·         Use layout - such as flow diagrams, bullet points etc. to help you quickly locate and follow your notes later.
·         Keep your notes in order and try to check back through them the same day that you take them.
Don't be deceived into thinking that because you immediately understand something you will easily remember it. That is simply not the case. Your notes will help you recall and reinforce everything you learn, even if you already understand it.
Use an ordered and logical system, write your notes up afterwards, use coloured pens, highlighters and other visual aids.
Make sure that you take your notes in proper notebooks and file them carefully, don't just use scraps of paper.
I hope these hints and tips will help you learn how to take notes effectively and aid your learning.
Check out Bud's Easy Note Taking System for a complete how-to guide to note taking, or another very useful guide is Study Skills: Tools for Active Learning (see My Picks below)
You can get some great tools (stationary, notebooks, coloured pens, organisers etc.) from your local store or just have them delivered to your door via Amazon.


Wednesday, 12 December 2012

Rhode Island Red Chicken Breed


                                                                       Rhode Island Red Rooster
The Rhode Island Red Rooster is the archetype of
 all roosters and the breed one of the most popular
 domestic birds in the world.
Source: Austin Hackney (author)
Rhode Island Reds: A Popular Chicken Breed
Rhode Island Reds are among the most well-known and popular of all the common chicken breeds.
There is good reason for their popularity. Not only are they easy to keep, breed well and serve as excellent layers and table birds but they can be kept as a reliable and family-friendly backyard bird as readily as on the larger scale of agricultural production.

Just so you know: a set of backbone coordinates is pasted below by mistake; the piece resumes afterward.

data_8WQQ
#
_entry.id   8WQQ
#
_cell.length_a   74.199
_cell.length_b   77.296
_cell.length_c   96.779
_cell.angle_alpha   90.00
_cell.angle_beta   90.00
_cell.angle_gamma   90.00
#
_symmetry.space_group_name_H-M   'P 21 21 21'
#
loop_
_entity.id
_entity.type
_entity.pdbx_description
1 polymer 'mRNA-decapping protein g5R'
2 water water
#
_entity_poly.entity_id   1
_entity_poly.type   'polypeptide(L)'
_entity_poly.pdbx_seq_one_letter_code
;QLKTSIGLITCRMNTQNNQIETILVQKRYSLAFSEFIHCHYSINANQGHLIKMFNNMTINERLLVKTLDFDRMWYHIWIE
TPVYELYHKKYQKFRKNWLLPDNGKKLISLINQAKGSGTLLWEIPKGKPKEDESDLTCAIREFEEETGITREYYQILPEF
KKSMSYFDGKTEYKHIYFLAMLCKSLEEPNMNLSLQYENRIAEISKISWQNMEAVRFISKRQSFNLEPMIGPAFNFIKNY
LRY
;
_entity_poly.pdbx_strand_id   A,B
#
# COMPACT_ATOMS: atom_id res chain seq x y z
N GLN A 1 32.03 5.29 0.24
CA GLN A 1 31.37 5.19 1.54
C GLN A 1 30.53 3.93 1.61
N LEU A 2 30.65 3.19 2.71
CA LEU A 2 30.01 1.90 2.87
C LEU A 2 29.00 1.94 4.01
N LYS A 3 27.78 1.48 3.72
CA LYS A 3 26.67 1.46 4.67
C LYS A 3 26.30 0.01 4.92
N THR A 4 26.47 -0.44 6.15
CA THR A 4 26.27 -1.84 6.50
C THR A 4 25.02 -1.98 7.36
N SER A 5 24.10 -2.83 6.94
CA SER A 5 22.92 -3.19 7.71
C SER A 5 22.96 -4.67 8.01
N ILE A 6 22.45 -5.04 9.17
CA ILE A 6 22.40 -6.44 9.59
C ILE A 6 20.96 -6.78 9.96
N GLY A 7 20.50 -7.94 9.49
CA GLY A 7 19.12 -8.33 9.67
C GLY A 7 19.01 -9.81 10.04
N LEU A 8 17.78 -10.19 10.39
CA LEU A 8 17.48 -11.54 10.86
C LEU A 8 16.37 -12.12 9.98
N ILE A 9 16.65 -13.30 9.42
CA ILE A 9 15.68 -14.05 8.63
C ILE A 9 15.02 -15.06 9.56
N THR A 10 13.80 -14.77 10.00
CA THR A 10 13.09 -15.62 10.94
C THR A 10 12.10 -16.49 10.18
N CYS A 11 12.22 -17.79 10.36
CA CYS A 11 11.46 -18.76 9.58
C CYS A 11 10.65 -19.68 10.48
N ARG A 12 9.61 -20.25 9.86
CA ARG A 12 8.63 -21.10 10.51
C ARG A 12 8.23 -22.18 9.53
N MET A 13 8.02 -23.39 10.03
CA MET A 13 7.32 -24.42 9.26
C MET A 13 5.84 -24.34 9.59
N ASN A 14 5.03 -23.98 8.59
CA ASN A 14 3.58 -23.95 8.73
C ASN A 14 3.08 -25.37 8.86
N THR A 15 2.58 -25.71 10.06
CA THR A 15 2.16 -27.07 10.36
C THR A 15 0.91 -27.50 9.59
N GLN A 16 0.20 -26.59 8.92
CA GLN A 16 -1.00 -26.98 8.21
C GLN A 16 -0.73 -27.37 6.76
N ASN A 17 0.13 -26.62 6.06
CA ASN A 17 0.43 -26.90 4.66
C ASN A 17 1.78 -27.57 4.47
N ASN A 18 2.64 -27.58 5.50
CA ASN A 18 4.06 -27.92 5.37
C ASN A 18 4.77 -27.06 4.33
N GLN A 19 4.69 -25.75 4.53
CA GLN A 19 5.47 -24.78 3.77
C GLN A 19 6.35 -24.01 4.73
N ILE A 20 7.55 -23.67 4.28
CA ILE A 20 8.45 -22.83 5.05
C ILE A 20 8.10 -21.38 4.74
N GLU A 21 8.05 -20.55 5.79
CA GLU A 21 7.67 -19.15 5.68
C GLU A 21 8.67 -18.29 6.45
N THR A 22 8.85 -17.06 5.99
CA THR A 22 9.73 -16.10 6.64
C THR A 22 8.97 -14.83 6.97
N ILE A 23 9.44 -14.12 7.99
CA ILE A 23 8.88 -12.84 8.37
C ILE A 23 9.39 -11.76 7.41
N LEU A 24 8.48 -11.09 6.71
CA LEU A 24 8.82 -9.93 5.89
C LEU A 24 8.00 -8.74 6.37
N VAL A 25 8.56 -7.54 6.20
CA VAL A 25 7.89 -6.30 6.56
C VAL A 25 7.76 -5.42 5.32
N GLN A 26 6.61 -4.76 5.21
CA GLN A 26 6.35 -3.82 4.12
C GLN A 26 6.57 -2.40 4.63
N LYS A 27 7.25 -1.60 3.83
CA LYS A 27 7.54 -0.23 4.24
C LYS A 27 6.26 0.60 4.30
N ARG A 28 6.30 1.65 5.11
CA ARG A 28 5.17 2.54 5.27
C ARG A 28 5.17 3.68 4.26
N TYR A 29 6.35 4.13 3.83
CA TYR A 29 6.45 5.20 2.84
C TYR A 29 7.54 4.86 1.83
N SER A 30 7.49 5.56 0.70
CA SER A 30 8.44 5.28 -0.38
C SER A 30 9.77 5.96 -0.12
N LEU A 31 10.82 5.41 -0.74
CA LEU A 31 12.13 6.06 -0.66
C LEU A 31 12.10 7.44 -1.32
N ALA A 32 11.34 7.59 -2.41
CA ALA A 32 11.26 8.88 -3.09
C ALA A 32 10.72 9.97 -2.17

In this article we will explore the origins, features and particular qualities of the Rhode Island Red Chicken Breed.
At the end of the article you'll find lots of helpful resources and further reading if you are interested in keeping these fine utility birds or simply want to find out more.
Rhode Island Reds are are so well-loved and highly regarded that they have attained the status of the official state bird of Rhode Island.
Sadly, for a time as fewer people managed small-holdings, their popularity and presence declined. Happily, they are beginning to make a come-back as more people return to small farming practices or simply backyard chicken keeping.
Rhode Island Reds are known as a utility bird. This means that they are good stock both as layers and for meat and that they are generally a hardy breed with a good, robust constitution. This makes them an ideal 'starter bird' for anyone new to chicken keeping.
Rhode Island
Rhode Island - 
Rhode Island, USA
The Rhode Island Red chicken breed is the mascot bird of Rhode Island itself!
Origins of The Rhode Island Red
The Rhode Island Red is a North American breed originally developed in 1850 in the village of Adamsville, Rhode Island, from a black-breasted red Malay cock which had been brought over from England for the purpose.
Malay Game Fowl -
 'Father' of The Rhode Island Red
The Malay game fowl was the base breed first used in developing 
the Rhode Island Red strain. It is known as 'the father of the breed.'
Source: Public Domain via Wikimedia Commons